The Board considers furthermore that the wording in the description part referred to by both parties (column 3, lines 7 - 17) does not give any clue as to whether the description listing the method steps of raising the pressure, raising the temperature of the hot water and applying the hot water onto the food packages in the sterilization tank is also meant to indicate the sequential order in which these steps are performed. If any information can be derived it appears to be that these method steps are performed simultaneously, as referred to by the respondent, following the reference to "the temperature of the hot water flowing (emphasis added) in the secondary of the heat exchanger" (column 3, lines 7 - 17). This can only mean that the pressure rise occurs during application of hot water and not separately, before.

This assessment is furthermore supported by another part of the description of D3 (column 5, lines 48 - 57), stating that "The analog pressure regulating valve 6 and the drain valve 34 (correctly: 35) are operated to maintain the pressure in the tank at a predetermined pressure value corresponding to the temperature (emphasis added) of the hot water".

Reference to figure 1 cannot support the appellant's view either since none of the figures gives information concerning the sequence of the steps: pressurisation of the tank / application of hot water to raise the temperature.

Finally the appellant was, when questioned by the Board during the oral proceedings, unable to convincingly demonstrate which effect a first pressurizing step, without simultaneous application of hot water, would have in the method disclosed by D3. As far as it referred in this connection to the disadvantage indicated in D1 which would be caused by edge suction intake, the Board considers that hindsight is involved since as indicated above D3 does not relate to paper-based laminate as packaging material. This, however, would be necessary for the skilled person to consider that edge suction intake is prevented or at least plays a role in connection with the method of D3.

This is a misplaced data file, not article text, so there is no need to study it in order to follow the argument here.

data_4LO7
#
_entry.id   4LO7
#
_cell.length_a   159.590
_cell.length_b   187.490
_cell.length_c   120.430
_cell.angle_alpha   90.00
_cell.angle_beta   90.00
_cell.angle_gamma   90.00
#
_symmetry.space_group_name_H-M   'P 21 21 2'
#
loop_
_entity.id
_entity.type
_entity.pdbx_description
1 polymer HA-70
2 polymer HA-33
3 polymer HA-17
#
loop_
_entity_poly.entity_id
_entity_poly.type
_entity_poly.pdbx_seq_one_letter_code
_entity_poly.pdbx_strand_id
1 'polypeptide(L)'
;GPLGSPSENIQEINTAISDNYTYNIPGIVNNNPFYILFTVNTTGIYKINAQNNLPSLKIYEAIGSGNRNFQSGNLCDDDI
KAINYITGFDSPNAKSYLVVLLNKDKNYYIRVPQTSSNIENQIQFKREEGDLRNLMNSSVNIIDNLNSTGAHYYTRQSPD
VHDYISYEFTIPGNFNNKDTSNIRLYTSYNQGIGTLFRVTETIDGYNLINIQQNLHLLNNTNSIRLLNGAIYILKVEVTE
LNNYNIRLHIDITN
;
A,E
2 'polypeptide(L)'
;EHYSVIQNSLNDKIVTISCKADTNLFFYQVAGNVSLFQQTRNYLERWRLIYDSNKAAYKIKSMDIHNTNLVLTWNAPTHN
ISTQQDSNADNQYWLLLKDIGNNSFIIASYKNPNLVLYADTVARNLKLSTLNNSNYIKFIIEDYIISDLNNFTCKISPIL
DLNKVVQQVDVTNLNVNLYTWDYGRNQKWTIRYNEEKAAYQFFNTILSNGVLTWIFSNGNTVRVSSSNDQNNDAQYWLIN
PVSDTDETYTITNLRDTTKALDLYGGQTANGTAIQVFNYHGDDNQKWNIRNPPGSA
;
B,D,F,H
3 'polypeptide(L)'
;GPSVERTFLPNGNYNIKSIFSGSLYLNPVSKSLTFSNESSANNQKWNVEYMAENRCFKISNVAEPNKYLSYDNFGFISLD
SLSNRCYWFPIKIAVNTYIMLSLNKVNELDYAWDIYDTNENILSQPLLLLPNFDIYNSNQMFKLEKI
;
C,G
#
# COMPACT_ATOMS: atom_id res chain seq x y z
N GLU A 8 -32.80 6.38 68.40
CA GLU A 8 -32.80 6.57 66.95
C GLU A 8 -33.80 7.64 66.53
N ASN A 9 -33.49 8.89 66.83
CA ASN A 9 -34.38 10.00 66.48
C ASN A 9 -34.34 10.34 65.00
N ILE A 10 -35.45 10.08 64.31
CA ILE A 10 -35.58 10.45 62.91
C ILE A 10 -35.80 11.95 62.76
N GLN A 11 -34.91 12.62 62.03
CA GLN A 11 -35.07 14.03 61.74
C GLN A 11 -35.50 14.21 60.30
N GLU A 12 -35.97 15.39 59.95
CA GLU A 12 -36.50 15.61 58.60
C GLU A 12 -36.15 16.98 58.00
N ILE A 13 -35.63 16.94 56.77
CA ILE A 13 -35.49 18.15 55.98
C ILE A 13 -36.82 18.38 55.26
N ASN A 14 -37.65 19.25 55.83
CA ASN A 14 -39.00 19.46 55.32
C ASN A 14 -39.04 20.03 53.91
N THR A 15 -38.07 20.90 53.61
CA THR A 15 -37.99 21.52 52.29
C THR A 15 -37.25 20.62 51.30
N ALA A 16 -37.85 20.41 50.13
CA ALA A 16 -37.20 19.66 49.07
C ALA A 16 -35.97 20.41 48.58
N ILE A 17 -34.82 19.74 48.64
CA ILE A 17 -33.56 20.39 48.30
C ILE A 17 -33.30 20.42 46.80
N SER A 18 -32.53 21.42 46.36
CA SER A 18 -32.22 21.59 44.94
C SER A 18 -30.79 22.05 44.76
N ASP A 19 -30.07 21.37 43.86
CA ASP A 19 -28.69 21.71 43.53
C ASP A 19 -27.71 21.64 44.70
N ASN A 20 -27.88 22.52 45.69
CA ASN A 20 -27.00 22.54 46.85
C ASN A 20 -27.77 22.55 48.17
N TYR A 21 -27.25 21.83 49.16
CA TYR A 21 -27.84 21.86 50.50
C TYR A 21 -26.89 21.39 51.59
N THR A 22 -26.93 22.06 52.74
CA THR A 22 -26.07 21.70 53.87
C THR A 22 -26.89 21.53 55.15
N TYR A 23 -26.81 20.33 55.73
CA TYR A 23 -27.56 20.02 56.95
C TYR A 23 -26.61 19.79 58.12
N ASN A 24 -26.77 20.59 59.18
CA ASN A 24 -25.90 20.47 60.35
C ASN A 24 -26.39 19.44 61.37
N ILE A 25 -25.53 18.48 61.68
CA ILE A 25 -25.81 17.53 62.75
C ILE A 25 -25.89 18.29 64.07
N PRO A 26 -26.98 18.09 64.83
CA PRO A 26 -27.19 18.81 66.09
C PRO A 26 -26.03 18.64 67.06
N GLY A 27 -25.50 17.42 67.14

Consequently D3 cannot be considered as disclosing a package material as defined by feature (a) pressurized to a first pressure as defined by feature (c).

6.4 The person skilled in the art starting from the method according to D1 and attempting to find a different solution for the problem associated with edge suction intake could not have derived any suggestion from D3 in this respect, let alone one rendering the solution as defined by claim 1 obvious.

The method of claim 1 thus involves an inventive step (Article 56 EPC).

6.4.1 The above result is also obtained considering the argument of the appellant that, besides the problem referred to in the patent in suit (see point 5.2 above), a further problem (see D7, page 1, lines 77 - 83), namely of avoiding deformation of the packages needs to be considered. Such deformation is caused by air or inert gas in the headspace of the packages expanding and the pressure thus rising due to an increase of the temperature in the retort and likewise in the package.

The reason is that, as indicated by the Board during the oral proceedings, this is a second, separate problem, not linked to the first problem and that the combined consideration of the methods according to D1, D3 as well as D7 for this second problem still does not help in solving the first problem, i.e. does not lead to a sterilisation method comprising a pressurizing step as defined by feature (c).

6.4.2 For completeness sake it is indicated that the finding of the impugned decision, namely that the skilled person would not have consulted D3 (see grounds, point 3 C)) led to the same result, namely that the method of claim 1 is not obvious.

ORDER

For these reasons it is decided that:

The appeal is dismissed.